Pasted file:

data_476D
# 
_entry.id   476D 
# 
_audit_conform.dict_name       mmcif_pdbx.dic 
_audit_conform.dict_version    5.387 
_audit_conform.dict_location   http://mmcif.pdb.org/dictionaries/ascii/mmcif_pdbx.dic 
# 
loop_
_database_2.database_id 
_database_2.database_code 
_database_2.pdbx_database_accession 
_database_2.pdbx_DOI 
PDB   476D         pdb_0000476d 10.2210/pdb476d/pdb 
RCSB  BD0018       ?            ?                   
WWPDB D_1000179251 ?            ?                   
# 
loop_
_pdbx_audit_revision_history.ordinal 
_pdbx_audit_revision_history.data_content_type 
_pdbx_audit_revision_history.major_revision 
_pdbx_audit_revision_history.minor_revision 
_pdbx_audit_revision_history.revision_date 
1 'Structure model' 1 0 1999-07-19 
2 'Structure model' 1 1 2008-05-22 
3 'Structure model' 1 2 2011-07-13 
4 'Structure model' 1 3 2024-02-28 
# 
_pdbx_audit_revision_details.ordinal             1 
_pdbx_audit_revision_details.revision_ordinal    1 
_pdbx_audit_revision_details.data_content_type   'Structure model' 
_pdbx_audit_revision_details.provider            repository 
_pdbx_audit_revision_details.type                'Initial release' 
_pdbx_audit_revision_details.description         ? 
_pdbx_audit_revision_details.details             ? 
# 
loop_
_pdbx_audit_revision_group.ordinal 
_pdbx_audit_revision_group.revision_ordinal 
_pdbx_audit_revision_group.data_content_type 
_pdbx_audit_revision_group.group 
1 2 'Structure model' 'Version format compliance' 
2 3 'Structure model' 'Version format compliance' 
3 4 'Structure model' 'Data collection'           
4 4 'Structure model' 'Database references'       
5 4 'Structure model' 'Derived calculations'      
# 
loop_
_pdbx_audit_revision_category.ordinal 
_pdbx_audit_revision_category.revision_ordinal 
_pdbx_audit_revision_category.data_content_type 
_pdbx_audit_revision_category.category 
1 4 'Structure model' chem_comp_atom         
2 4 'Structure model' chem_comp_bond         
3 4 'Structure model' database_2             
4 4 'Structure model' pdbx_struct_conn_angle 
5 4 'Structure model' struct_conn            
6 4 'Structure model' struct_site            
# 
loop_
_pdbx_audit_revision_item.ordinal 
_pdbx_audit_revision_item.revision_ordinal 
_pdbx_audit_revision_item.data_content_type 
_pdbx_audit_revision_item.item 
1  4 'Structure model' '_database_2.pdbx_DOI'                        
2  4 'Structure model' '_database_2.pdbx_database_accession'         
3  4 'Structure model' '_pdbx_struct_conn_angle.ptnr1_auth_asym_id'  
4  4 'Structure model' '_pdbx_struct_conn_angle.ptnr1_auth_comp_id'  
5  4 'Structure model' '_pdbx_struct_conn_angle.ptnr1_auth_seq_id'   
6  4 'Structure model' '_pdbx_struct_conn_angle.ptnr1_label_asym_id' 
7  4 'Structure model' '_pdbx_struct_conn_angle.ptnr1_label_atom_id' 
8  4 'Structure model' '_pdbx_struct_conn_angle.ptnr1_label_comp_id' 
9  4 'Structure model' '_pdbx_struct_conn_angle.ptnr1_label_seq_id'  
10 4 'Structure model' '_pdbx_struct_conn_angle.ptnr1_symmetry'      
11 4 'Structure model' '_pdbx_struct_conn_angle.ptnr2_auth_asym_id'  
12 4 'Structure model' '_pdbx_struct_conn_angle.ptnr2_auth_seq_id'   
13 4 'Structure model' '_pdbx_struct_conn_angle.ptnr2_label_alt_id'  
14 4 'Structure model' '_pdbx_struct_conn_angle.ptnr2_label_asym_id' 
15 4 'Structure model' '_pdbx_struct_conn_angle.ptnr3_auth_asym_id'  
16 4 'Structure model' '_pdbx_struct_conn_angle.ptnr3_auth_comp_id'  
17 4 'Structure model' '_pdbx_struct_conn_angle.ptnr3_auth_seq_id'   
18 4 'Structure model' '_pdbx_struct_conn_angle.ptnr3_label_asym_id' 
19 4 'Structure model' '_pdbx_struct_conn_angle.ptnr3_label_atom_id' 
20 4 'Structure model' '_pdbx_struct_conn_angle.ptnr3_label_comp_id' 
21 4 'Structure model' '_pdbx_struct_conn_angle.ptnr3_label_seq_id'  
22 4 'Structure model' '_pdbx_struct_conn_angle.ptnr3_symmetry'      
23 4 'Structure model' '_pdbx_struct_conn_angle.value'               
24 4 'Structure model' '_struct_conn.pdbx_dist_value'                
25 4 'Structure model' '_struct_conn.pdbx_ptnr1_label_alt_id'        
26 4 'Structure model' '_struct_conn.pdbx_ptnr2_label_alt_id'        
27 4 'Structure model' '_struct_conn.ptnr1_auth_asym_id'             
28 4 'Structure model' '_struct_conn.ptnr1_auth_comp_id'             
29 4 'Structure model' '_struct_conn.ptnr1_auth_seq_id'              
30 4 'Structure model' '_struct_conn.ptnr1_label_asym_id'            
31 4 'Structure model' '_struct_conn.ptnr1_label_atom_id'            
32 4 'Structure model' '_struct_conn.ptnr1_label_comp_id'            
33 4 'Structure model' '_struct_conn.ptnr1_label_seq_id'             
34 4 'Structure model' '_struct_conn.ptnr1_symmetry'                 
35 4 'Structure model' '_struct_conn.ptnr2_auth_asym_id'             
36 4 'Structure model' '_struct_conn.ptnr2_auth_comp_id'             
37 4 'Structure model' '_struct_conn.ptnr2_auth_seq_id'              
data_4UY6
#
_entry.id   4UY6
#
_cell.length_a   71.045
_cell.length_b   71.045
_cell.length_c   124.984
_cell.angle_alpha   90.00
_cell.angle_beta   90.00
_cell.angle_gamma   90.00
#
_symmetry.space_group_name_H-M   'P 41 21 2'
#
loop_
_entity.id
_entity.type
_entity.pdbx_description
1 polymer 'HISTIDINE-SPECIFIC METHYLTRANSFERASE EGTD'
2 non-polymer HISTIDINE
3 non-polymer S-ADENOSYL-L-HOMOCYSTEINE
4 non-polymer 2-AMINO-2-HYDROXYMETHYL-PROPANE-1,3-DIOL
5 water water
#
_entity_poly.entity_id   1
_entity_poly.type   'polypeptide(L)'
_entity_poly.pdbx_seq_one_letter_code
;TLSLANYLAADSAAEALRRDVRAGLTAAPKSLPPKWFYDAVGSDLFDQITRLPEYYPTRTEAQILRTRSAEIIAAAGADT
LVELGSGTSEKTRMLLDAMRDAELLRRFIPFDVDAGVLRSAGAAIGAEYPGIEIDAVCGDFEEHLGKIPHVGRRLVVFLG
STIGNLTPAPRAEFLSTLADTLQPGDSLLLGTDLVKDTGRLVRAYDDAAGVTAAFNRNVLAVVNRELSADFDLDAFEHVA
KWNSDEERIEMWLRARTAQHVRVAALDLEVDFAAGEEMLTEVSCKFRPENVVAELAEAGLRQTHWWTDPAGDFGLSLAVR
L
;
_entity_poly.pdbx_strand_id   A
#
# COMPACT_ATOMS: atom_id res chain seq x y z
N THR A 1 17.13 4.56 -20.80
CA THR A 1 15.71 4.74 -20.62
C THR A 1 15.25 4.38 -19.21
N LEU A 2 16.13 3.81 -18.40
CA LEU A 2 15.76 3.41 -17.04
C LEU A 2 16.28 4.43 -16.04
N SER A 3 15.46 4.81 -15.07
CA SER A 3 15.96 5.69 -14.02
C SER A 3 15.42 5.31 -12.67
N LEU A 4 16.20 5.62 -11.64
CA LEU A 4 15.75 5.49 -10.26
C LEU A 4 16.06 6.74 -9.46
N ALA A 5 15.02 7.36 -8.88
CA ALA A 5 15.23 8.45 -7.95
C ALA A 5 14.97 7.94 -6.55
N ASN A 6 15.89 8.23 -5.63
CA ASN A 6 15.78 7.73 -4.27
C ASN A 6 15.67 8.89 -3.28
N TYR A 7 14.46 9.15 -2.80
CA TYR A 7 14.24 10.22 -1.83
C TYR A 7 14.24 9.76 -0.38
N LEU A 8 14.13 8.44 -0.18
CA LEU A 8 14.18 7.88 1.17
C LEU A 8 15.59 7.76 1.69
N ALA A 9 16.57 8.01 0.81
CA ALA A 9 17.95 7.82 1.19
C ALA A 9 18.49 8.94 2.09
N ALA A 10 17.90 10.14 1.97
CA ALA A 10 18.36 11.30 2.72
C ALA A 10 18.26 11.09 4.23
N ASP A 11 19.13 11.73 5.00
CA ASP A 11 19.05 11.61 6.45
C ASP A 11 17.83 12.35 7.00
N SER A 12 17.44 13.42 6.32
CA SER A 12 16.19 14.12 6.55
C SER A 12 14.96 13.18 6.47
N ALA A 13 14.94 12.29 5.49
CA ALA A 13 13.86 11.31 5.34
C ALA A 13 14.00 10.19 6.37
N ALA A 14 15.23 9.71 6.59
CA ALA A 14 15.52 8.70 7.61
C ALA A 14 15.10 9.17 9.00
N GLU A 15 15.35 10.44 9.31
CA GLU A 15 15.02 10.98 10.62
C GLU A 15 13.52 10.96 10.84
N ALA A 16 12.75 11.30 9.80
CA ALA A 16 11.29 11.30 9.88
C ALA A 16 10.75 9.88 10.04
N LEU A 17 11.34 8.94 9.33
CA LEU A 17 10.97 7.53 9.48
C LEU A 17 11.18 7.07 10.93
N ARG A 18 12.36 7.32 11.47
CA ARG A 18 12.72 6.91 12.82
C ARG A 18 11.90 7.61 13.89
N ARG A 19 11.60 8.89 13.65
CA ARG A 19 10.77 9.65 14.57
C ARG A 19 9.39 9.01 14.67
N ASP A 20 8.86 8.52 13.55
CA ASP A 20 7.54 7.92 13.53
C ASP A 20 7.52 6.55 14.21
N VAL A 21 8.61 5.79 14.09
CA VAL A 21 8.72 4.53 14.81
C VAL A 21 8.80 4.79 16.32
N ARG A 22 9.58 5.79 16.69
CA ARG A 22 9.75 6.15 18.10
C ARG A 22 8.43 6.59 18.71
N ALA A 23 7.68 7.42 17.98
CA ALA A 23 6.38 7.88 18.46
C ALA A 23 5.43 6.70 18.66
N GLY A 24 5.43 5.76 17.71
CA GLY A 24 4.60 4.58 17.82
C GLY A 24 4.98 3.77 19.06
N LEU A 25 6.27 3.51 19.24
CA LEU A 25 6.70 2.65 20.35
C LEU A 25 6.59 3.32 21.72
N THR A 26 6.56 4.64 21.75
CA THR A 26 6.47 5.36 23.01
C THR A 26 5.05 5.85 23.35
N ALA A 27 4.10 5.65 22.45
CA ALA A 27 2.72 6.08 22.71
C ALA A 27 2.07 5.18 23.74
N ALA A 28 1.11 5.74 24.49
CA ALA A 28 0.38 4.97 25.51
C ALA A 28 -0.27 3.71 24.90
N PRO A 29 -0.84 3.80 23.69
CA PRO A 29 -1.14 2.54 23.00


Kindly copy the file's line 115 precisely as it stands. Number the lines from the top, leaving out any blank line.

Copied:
loop_